After 70 years in downtown San Luis Obispo, the Fremont movie theater has shut its doors — at least for now.
The Fremont closed after the final showing Thursday night. But Fremont operator Sanborn Theatres, Inc. is considering a new contract with property owners King Ventures and Rossi Enterprises that would keep the movie palace open.
“It is possible that the Fremont will run for another year,” said Bruce Sanborn, chief executive officer of Sanborn Theatres.
Also known as The Movie Experience, the Newport Beach-based Sanborn Theatres manages three San Luis Obispo movie houses owned by local developers John King and Rob Rossi: Downtown Centre Cinemas on Marsh Street, and the Fremont and Mission Cinemas, both on Monterey Street.
Never miss a local story.
After months of lease negotiations, Sanborn Theatres reached an interim agreement with King and Rossi last fall to operate the Fremont until the end of January, Sanborn said. That temporary agreement expired Thursday, leading to the shuttering of the historic building.
Now a new agreement may be in the works.
On Wednesday, Sanborn said, he reached a verbal agreement with Rossi and King’s legal counsel that would allow his company to operate the Fremont for one more year.
“The legal counsel for the landlords reached out to us at the last minute and said, ‘What do you think about this to keep (the theater) alive?’ ” Sanborn said. “Since then they’ve sent something in writing and we need to evaluate it.”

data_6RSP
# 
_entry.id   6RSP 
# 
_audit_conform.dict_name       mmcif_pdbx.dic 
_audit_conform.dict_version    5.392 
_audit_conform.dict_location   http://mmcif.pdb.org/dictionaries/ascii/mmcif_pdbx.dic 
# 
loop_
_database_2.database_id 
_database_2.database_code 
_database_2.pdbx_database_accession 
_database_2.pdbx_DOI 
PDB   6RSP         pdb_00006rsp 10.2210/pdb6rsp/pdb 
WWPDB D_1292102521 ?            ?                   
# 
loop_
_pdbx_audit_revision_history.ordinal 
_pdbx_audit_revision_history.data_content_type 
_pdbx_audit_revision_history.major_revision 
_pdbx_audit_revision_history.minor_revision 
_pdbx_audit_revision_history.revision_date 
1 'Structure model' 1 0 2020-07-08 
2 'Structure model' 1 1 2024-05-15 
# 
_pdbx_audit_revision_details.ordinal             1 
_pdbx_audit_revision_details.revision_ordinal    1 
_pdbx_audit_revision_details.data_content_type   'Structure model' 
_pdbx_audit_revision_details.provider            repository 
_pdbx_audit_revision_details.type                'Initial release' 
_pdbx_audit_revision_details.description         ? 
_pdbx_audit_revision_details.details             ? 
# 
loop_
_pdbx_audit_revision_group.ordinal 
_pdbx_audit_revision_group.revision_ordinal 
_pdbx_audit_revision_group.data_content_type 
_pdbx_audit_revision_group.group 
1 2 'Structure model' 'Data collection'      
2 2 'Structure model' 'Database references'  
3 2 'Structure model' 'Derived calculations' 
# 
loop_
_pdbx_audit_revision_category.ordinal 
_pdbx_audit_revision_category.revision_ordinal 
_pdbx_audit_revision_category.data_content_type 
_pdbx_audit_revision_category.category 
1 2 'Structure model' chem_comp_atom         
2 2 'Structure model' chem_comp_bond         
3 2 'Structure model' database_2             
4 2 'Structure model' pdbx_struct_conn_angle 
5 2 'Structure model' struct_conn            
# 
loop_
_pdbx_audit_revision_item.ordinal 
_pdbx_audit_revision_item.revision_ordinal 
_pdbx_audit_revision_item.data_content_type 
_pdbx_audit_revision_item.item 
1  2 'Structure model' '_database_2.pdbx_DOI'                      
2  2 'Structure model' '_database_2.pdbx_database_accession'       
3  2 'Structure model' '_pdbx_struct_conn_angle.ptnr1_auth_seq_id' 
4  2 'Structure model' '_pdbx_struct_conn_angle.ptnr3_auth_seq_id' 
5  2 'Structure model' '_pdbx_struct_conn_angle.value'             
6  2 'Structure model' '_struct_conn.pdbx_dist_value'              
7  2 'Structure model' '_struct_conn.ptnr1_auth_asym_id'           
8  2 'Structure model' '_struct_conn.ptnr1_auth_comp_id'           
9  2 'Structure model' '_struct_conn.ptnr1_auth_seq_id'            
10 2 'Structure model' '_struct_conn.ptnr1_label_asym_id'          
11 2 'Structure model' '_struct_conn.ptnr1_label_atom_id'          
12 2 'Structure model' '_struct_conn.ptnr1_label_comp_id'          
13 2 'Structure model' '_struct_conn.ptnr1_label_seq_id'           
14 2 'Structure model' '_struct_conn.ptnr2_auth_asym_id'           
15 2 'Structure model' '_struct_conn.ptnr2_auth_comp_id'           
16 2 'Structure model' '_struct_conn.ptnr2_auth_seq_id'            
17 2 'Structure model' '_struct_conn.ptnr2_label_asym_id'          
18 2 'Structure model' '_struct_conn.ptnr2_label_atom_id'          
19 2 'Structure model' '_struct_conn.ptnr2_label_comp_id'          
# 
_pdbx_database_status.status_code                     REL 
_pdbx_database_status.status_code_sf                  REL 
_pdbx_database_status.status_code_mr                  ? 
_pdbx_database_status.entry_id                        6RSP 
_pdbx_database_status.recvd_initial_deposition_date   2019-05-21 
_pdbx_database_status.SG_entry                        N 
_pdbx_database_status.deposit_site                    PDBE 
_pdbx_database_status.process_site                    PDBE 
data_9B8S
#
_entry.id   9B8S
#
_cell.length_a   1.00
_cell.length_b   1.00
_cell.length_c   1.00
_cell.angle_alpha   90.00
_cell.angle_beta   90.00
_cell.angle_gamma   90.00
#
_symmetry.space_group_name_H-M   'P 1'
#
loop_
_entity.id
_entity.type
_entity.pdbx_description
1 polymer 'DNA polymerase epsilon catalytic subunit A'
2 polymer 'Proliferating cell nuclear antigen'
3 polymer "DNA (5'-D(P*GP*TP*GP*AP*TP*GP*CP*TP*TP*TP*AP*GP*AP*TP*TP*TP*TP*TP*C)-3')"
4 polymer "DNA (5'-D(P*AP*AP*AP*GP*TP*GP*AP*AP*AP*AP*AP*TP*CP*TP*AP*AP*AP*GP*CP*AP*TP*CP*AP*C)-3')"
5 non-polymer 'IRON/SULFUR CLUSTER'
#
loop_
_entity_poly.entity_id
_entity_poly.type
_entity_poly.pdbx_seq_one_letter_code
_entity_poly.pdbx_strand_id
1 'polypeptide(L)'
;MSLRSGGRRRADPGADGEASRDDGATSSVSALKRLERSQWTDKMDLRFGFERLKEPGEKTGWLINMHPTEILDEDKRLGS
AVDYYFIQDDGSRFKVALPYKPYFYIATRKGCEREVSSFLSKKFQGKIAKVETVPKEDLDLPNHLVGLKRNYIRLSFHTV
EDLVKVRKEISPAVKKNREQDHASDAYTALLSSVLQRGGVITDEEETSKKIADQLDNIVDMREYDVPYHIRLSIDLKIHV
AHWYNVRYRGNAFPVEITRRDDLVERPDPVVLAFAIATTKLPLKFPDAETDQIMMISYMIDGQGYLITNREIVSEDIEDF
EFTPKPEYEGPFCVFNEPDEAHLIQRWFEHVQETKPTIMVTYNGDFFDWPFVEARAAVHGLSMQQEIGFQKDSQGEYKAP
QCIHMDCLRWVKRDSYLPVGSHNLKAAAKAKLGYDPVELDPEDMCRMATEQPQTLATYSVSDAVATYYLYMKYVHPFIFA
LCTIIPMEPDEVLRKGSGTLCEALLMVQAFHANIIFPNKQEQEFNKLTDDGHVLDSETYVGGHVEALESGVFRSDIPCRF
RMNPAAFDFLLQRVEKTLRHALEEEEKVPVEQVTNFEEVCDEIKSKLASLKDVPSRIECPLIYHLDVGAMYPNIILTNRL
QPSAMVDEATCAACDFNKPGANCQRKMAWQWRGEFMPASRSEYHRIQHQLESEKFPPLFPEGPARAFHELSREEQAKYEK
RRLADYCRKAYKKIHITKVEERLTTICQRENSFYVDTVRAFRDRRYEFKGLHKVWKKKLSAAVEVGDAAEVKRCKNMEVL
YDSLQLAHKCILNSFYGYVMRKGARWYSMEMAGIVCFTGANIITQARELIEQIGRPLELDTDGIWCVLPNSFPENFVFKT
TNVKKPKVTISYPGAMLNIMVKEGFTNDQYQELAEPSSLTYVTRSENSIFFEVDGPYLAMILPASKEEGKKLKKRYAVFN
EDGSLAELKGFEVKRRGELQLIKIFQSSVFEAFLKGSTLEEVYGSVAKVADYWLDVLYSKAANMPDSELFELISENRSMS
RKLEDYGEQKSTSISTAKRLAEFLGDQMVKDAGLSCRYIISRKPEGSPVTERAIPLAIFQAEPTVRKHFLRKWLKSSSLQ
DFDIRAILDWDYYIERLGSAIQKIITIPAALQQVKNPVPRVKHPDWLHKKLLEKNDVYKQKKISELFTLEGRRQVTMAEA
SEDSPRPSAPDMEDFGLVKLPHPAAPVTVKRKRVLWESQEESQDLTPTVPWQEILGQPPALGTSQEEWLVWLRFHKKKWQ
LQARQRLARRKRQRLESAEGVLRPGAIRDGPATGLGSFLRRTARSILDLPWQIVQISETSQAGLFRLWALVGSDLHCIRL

Sanborn hopes the parties can come to an agreement within a week.
On Thursday, King confirmed that Rossi is currently in lease negotiations with Sanborn.
“He’s still our tenant as far as I know,” King said of Sanborn. “We continue to try to work with him and hopefully things will work out.”
News of the Fremont’s closing, which was publicized Thursday afternoon in a post on the Fremont’s official Facebook page, came as a shock to fans and employees alike.
Cathy and Chris Molnar joined Donna Russell at the Fremont as soon as they learned it would be closing. They bought tickets for the 5:20 p.m. showing of "The Impossible" just because they wanted to "experience it one last time," Russell said.
"We're just shocked. There's been no warning at all,” said Cathy Molnar, a lifelong San Luis Obispo resident. "I remember coming to this theater as a kid. I grew up just a block away. It's just such a beautiful theater."
Russell, also a San Luis Obispo resident, said she has been going to the Fremont for more than 40 years. Her favorite aspect is "the ambiance,” she said. “It seems like more than just a regular theater."
Fremont projectionist Justin Binyon said the employees were told Thursday that the Fremont would close after the night’s final showing.
He said the employees have been working week to week since September, and added that some of them plan to seek new jobs at Downtown Centre. (Sanford said that any hiring decisions will be made by Downtown Centre’s managers.)
The Fremont has been a community landmark since it opened on Memorial Day 1942.
The premiere was attended by boxer Max Baer, child star Jackie Cooper and comedic duo Stan Laurel and Oliver Hardy, as well as hundreds of servicemen stationed at Camp San Luis Obispo and Camp Roberts.
Known for its neon-lit façade, swirling coved ceiling, and 100-foot Art Deco murals, the building was designed in the Streamline Moderne style by movie theater architect S. Charles Lee.
According to Sanborn, two of the movies currently screening at the Fremont – “Parker” and “The Impossible” -- will be shown next door at Mission Cinemas today, Saturday and Sunday. Then the Mission will close temporarily as well.
Sanborn is optimistic that the theater will open in time for the San Luis Obispo International Film Festival.
“We know that the film festival is using the Fremont in March, so it’s not closing forever,” he said.